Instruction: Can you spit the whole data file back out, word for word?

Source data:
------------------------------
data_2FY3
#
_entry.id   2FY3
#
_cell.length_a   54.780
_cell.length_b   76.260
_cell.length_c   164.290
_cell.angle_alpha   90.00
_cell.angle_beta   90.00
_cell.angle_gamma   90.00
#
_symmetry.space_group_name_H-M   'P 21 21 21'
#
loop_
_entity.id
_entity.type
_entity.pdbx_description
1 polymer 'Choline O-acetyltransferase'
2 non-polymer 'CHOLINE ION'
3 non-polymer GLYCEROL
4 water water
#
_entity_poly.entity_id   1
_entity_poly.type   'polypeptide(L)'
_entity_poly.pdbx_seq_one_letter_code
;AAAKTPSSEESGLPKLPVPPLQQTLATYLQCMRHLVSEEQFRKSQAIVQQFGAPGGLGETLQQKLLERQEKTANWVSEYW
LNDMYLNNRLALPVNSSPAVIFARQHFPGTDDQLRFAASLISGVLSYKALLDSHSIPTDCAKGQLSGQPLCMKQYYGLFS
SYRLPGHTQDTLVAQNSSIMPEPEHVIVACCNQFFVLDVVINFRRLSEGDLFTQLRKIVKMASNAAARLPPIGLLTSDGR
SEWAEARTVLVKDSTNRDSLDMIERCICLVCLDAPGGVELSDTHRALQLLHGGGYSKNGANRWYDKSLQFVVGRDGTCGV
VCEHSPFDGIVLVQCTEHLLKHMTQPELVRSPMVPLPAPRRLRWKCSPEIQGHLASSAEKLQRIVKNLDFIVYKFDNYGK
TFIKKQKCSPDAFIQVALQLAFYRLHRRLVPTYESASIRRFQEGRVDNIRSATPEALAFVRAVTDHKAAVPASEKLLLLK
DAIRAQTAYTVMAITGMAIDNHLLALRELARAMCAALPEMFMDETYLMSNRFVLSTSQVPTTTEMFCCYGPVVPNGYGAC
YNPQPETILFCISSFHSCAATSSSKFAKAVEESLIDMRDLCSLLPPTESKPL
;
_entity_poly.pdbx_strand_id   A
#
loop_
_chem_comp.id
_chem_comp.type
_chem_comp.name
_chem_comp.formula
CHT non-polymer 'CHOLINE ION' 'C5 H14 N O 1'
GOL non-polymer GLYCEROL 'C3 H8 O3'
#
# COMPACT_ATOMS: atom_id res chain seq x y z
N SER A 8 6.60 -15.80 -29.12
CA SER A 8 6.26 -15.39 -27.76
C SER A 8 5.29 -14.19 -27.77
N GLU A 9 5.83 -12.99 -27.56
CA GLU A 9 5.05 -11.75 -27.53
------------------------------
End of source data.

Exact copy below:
data_2FY3
#
_entry.id   2FY3
#
_cell.length_a   54.780
_cell.length_b   76.260
_cell.length_c   164.290
_cell.angle_alpha   90.00
_cell.angle_beta   90.00
_cell.angle_gamma   90.00
#
_symmetry.space_group_name_H-M   'P 21 21 21'
#
loop_
_entity.id
_entity.type
_entity.pdbx_description
1 polymer 'Choline O-acetyltransferase'
2 non-polymer 'CHOLINE ION'
3 non-polymer GLYCEROL
4 water water
#
_entity_poly.entity_id   1
_entity_poly.type   'polypeptide(L)'
_entity_poly.pdbx_seq_one_letter_code
;AAAKTPSSEESGLPKLPVPPLQQTLATYLQCMRHLVSEEQFRKSQAIVQQFGAPGGLGETLQQKLLERQEKTANWVSEYW
LNDMYLNNRLALPVNSSPAVIFARQHFPGTDDQLRFAASLISGVLSYKALLDSHSIPTDCAKGQLSGQPLCMKQYYGLFS
SYRLPGHTQDTLVAQNSSIMPEPEHVIVACCNQFFVLDVVINFRRLSEGDLFTQLRKIVKMASNAAARLPPIGLLTSDGR
SEWAEARTVLVKDSTNRDSLDMIERCICLVCLDAPGGVELSDTHRALQLLHGGGYSKNGANRWYDKSLQFVVGRDGTCGV
VCEHSPFDGIVLVQCTEHLLKHMTQPELVRSPMVPLPAPRRLRWKCSPEIQGHLASSAEKLQRIVKNLDFIVYKFDNYGK
TFIKKQKCSPDAFIQVALQLAFYRLHRRLVPTYESASIRRFQEGRVDNIRSATPEALAFVRAVTDHKAAVPASEKLLLLK
DAIRAQTAYTVMAITGMAIDNHLLALRELARAMCAALPEMFMDETYLMSNRFVLSTSQVPTTTEMFCCYGPVVPNGYGAC
YNPQPETILFCISSFHSCAATSSSKFAKAVEESLIDMRDLCSLLPPTESKPL
;
_entity_poly.pdbx_strand_id   A
#
loop_
_chem_comp.id
_chem_comp.type
_chem_comp.name
_chem_comp.formula
CHT non-polymer 'CHOLINE ION' 'C5 H14 N O 1'
GOL non-polymer GLYCEROL 'C3 H8 O3'
#
# COMPACT_ATOMS: atom_id res chain seq x y z
N SER A 8 6.60 -15.80 -29.12
CA SER A 8 6.26 -15.39 -27.76
C SER A 8 5.29 -14.19 -27.77
N GLU A 9 5.83 -12.99 -27.56
CA GLU A 9 5.05 -11.75 -27.53